In addition, the sharp decline in the stock market in the past few days has made the prospect of the future gloomy, making it difficult for businesses to raise more capital, causing the ability to find financing for loans due to be a major challenge. Accordingly, businesses may have to resort to bank loans, pushing up the pressure on interest rates, causing businesses that have overdue debt to be even more burdened by the debt.
In the period of 2018-2019, the corporate bond channel had helped many businesses diversify their mobilized capital sources. At the moment, with the recent hot growth and the warnings, restrictive policies, tightening policies and increasing economic risks, businesses will face more difficulties if they still want to raise capital through this channel.
Looking at the example of China in the past time, Vietnam needs to be cautious. The corporate debt in the world's second-largest economy is the biggest threat to the global economy, according to a recent Moody’s Analytics report. Meanwhile, Fitch Ratings also said that 4.9% of Chinese corporate stock issuers were overdue on domestic bonds, up from 0.6% in 2014. Earlier in October, the International Monetary Fund (IMF) warned of low lending rates amid a slowing economy, partly because of the U.S.-China trade war, which has increased the risks to corporate borrowing, setting the stage for a new global crisis. In Vietnam, where the credit growth has been high for many years, interest rates have been stable and tended to go down due to the reduction efforts of regulators, causing the borrowing activity to flourish.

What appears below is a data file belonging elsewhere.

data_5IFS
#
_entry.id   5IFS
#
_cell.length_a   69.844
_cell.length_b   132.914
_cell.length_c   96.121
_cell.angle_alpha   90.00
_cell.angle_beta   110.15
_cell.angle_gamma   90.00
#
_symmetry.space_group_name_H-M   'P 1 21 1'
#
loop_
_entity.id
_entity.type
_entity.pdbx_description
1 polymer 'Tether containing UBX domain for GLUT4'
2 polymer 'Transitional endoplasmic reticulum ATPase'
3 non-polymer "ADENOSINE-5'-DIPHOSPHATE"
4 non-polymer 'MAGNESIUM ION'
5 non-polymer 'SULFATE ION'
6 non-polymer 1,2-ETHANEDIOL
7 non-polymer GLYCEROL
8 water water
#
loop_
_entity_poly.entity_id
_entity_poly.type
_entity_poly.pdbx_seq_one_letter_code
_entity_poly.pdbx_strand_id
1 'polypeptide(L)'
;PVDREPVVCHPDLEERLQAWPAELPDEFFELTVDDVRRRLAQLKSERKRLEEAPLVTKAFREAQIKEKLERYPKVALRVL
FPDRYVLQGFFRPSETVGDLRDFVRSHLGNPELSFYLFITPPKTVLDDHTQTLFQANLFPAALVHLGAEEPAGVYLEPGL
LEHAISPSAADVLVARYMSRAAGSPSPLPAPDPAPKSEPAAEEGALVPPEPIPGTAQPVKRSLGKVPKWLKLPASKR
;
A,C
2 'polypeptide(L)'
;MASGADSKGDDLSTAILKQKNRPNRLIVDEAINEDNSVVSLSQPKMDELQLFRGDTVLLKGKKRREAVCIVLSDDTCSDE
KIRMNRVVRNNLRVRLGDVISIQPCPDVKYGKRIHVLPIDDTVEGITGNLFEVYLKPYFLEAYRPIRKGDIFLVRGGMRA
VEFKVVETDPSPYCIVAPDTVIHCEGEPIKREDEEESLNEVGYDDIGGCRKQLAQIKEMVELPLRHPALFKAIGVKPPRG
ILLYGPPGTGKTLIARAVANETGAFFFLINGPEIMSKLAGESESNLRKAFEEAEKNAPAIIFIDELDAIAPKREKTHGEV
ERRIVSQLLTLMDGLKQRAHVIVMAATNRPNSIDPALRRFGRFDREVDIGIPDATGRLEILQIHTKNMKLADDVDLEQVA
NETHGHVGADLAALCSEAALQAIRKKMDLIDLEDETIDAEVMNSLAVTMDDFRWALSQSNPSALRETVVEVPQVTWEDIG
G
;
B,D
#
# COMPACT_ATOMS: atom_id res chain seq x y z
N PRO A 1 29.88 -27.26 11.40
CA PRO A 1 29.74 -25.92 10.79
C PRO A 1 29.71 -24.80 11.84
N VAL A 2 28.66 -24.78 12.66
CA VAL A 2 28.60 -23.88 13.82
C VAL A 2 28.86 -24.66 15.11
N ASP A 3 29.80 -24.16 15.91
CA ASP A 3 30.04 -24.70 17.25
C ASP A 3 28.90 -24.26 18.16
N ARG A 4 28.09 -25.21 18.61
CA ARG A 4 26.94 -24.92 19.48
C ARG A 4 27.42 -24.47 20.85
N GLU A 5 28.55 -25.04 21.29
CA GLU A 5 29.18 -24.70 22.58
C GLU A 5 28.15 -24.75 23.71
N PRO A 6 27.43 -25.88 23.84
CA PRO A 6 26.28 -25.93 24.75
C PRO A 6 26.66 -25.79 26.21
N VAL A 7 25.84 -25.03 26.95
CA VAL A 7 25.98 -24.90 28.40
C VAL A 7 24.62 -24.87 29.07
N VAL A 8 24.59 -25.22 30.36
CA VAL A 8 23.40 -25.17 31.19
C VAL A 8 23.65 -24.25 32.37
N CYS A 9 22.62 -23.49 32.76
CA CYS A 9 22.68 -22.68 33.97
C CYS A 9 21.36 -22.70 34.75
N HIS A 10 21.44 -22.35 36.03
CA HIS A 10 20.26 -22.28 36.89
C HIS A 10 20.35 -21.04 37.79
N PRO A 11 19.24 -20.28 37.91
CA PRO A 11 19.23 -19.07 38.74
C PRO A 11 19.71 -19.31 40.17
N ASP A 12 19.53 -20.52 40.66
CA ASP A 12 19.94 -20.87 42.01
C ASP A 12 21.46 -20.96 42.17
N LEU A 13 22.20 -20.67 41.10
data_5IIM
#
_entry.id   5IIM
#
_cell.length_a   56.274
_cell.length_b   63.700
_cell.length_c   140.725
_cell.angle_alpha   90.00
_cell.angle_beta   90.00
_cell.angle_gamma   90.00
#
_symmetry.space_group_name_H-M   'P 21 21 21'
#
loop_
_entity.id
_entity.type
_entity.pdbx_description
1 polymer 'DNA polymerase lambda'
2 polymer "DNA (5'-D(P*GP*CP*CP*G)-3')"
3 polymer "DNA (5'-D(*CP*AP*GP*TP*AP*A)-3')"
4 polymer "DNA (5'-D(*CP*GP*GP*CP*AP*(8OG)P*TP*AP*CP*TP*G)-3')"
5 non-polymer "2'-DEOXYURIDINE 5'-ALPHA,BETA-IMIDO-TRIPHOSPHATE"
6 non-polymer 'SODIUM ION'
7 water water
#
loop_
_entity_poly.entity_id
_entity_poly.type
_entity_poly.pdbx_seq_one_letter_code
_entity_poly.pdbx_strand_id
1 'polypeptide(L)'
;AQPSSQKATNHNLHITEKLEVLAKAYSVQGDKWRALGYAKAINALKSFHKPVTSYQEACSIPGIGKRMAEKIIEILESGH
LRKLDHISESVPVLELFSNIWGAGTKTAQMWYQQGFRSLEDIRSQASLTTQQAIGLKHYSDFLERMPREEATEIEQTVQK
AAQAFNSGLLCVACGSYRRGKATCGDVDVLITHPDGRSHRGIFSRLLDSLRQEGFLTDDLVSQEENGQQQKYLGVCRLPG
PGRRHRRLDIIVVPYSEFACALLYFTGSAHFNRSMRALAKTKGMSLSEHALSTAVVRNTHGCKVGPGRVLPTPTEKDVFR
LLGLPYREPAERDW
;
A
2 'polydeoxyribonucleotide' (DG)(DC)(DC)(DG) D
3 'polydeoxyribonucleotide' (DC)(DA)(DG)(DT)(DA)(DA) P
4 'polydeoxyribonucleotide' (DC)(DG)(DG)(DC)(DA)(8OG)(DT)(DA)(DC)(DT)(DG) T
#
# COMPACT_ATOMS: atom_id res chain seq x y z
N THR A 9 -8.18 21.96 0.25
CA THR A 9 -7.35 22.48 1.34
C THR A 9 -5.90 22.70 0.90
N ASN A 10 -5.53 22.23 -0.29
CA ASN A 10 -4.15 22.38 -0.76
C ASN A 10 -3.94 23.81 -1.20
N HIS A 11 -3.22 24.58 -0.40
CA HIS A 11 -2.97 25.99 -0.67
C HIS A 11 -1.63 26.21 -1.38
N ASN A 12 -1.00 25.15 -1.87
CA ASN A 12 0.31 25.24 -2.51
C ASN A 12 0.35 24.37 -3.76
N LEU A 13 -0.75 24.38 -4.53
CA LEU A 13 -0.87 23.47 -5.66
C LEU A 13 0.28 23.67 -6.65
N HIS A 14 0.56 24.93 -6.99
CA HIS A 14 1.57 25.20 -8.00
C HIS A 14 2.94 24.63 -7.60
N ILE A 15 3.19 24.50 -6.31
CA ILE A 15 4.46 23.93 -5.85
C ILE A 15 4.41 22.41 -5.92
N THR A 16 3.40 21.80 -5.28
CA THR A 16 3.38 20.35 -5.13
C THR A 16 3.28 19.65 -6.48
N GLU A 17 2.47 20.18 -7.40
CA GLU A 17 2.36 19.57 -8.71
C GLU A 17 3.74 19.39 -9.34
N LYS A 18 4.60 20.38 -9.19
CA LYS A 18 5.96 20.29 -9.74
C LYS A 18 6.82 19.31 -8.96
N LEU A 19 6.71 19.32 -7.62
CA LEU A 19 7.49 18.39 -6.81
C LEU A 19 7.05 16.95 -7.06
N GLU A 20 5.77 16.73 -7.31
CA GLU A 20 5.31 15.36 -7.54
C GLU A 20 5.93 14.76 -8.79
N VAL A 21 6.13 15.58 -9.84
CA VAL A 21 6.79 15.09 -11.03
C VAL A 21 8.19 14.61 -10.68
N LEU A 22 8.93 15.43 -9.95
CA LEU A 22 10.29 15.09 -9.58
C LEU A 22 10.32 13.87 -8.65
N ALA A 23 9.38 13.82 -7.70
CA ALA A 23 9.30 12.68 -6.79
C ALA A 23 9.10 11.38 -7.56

Many businesses are actively borrowing as tax shields to increase business efficiency and expand investment into other areas. Regarding international loans, if the foreign capital flow slows down, together with Vietnam being downgraded in the prospect of credit rating in the near future and the risk of being accused by the US of monetary manipulation, it will be more difficult to get international loans. Meanwhile, many large domestic private corporations are now seeking new sources of foreign loans to finance their existing activities as well as repay old loans.
In the context of sustained economic growth, high consumer purchasing power, comfortable interest rates, businesses can still withstand and even find ways to increase financial leverage by increasing debt. However, as the economy reverses and decelerates, interest rates rise due to inflationary pressures and exchange rates, and the demand is weakened, companies may have to pay their prices, especially those with huge debts, unhealthy balance sheets, and troubled cash flow.
Then, bad debts of the banking industry will also face increased risks; in fact, there have been signs of a rebound in 2019. The increase of bad debts will obviously continue to negatively affect the interest rate level, and the spiral will continue as it has happened in the past. Consequently, it will be difficult for the economy to maintain the growth rate as set out, or this rate may even slow down. With such negative effects, Vietnam may have to use rescue policies once again.